Sector focus has long been a consideration in recruitment transactions, with certain sectors naturally more favourable than others depending on macroeconomic factors or industry trends. Arguably, whilst a generalist recruitment firm diversifies its risk by supplying candidates for multiple industries, it may not be as attractive to a buyer if there is no niche.
For example, sectors such as IT & Tech, Healthcare & Life Sciences are a lot more appealing and will receive more attractive multiples compared with light industrial for example. Whilst certain sectors have prevailed in a post-Covid bounce back such as Construction, others including Healthcare, are seemingly more resilient to economic downturn. With this in mind, naturally these agencies will be more sought-after in the M&A landscape.
International presence - US markets
With substantially higher margins and a less competitive market, a US operation is viewed as highly favourable when considering the acquisition of a recruitment agency. The staffing industry in the United States is the largest worldwide and has experienced continuous growth in recent years, reporting a revenue of nearly $177 billion in 2022. Meanwhile the UK market is the third largest globally, generating revenues of $51 billion in 2022.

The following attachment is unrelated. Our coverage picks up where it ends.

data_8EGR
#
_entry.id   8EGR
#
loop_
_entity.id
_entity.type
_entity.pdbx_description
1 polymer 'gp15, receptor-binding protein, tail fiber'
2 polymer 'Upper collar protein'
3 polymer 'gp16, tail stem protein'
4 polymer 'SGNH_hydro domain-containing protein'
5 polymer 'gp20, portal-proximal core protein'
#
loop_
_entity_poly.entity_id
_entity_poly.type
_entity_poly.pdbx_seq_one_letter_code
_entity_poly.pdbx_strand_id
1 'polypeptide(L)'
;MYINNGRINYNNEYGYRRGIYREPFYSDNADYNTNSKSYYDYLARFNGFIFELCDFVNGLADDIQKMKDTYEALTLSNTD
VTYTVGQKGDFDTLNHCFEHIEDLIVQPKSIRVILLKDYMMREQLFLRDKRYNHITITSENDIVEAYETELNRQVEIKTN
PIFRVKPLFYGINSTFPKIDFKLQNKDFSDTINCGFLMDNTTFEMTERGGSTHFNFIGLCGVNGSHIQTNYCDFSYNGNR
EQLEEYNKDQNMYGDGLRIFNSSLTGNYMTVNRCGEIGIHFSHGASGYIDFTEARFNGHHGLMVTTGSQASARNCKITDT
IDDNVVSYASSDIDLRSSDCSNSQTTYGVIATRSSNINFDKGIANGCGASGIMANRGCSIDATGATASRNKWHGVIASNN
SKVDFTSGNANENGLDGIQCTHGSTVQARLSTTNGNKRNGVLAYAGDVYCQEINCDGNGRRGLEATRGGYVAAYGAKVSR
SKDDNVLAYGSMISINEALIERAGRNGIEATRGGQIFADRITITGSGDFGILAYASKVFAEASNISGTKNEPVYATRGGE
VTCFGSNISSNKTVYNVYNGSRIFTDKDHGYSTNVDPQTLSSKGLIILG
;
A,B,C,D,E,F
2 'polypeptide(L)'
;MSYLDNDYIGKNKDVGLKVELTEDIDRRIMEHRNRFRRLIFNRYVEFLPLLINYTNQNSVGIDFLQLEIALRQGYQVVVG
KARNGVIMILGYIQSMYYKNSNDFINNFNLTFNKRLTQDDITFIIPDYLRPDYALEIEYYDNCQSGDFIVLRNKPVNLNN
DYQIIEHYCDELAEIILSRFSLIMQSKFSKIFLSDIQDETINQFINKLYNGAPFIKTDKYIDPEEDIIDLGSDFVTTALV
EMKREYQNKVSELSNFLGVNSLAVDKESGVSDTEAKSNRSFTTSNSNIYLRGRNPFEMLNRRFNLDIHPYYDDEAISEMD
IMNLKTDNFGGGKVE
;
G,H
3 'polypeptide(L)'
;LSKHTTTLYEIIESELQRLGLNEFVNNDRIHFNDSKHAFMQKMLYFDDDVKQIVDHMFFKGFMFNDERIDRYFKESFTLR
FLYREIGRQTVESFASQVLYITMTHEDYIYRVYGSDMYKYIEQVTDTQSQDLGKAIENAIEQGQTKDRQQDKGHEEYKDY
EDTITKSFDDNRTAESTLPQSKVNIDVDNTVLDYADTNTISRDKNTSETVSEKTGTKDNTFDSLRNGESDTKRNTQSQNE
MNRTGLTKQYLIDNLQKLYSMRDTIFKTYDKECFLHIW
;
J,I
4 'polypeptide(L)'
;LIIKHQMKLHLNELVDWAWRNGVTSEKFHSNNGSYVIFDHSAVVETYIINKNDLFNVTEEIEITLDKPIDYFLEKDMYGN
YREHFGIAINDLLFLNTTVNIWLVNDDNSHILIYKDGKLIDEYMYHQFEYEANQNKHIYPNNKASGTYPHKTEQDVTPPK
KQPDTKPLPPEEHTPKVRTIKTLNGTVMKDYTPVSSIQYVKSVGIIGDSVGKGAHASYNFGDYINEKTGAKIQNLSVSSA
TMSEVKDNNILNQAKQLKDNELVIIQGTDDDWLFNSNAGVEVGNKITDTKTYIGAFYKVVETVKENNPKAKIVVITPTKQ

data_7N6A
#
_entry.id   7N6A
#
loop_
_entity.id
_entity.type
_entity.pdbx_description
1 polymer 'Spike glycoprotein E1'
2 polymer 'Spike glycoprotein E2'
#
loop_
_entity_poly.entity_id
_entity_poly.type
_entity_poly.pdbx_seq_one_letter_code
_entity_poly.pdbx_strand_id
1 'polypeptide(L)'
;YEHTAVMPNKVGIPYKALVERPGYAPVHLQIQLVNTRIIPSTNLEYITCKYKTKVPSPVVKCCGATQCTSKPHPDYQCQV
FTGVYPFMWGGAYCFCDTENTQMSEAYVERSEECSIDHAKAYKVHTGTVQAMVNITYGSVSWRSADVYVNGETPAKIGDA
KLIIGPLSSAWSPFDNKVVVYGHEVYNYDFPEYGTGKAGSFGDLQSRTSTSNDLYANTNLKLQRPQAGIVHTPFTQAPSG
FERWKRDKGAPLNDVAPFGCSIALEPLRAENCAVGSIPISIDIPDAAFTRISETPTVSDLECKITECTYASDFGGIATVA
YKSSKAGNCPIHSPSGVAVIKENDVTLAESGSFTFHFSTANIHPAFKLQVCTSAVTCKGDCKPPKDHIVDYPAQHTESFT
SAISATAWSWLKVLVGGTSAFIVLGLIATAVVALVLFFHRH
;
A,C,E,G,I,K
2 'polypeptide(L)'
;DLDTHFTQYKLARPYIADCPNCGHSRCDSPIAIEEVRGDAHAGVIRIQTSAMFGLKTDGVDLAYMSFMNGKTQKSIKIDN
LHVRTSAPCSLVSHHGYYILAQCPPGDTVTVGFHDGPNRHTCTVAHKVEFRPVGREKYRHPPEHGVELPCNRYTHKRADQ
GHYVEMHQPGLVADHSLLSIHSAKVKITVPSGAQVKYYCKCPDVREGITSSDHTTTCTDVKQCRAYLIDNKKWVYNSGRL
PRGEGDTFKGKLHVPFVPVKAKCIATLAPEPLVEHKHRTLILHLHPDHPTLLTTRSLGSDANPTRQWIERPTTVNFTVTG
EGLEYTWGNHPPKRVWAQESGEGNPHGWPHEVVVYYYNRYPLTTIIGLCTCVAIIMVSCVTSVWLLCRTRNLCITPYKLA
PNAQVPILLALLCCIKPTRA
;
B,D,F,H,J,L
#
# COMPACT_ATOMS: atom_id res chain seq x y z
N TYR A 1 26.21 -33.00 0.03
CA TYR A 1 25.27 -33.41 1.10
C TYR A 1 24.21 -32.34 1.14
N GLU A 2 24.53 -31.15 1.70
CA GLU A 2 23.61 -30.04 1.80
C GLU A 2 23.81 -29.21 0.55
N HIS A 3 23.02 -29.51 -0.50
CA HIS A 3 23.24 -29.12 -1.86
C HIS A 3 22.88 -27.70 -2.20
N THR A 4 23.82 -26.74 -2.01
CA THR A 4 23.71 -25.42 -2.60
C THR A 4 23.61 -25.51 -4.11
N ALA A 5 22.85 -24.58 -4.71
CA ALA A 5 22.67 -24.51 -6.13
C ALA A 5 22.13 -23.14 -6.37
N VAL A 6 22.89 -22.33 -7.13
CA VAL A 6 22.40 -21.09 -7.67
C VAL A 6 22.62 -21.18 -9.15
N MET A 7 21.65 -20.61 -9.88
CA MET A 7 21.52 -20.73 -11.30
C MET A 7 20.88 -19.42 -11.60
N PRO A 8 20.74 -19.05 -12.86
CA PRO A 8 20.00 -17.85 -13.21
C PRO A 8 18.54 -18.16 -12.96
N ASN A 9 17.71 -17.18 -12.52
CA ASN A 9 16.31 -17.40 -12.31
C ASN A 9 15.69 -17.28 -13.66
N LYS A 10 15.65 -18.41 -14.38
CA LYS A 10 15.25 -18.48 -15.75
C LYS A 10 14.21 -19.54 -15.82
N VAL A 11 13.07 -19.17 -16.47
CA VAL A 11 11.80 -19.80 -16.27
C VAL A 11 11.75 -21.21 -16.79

Despite America’s economy being almost 8 times the size as the UK’s, there still only remains to be half the number of recruitment & staffing agencies operating in the US when compared to the number trading in the UK. This presents a lucrative opportunity for UK owners wishing to gain market share in North America, combined with the fact that fees/margins made across all types of recruitment are notably higher. These factors combined mean agencies with an established US presence will likely drive a higher multiple in deals closed.